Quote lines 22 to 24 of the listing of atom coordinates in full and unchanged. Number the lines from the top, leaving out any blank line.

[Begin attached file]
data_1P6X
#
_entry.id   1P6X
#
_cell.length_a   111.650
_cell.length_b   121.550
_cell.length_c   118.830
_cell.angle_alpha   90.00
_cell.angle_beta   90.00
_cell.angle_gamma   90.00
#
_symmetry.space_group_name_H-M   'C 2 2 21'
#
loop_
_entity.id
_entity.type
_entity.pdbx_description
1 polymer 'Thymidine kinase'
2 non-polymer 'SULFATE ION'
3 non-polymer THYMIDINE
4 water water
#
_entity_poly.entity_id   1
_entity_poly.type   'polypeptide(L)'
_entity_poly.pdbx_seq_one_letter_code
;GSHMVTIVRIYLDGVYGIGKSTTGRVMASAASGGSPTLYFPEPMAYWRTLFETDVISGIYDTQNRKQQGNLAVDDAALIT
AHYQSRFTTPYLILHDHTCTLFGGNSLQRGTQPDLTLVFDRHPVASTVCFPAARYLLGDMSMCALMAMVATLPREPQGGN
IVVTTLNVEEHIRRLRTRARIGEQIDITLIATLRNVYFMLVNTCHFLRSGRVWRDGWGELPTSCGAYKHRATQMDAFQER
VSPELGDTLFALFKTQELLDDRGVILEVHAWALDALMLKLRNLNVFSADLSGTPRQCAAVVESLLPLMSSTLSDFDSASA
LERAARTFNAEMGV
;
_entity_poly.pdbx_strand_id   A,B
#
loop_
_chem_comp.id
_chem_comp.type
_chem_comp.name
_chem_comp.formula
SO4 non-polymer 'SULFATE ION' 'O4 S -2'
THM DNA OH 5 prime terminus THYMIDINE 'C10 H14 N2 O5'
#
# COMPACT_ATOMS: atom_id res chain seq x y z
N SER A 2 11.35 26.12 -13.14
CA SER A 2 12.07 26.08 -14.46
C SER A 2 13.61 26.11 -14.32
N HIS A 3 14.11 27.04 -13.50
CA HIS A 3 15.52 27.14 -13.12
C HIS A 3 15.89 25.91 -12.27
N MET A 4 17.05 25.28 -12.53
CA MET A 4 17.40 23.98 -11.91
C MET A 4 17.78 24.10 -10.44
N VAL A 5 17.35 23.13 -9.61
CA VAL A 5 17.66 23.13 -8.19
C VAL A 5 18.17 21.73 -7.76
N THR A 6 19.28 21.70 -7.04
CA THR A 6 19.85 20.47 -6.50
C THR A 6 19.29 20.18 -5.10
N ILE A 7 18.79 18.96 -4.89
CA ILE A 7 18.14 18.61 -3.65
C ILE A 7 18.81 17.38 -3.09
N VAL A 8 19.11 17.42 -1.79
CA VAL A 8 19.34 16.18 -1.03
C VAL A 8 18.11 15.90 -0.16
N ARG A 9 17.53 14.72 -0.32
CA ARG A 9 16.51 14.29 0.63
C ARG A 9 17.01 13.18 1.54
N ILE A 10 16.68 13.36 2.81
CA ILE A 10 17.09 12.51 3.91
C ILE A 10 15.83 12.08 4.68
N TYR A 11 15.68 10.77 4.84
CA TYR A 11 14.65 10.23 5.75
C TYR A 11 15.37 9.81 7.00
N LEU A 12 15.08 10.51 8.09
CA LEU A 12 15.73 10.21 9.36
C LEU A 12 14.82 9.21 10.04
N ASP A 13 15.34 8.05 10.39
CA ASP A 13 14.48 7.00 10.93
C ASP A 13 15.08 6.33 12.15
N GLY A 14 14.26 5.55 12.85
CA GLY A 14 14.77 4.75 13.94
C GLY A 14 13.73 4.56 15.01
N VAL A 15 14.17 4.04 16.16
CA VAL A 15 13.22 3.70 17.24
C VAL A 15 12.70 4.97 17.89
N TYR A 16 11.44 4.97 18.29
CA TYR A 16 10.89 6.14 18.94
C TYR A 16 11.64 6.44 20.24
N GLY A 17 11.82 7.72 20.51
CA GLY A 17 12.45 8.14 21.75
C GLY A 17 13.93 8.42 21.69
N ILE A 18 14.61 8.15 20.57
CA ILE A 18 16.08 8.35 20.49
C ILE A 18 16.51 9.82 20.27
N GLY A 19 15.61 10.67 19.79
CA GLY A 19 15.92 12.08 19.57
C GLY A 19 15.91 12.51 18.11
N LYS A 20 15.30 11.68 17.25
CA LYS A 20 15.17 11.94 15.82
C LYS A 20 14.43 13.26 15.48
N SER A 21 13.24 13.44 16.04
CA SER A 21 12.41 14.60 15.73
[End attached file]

#
_entity_poly.entity_id   1
_entity_poly.type   'polypeptide(L)'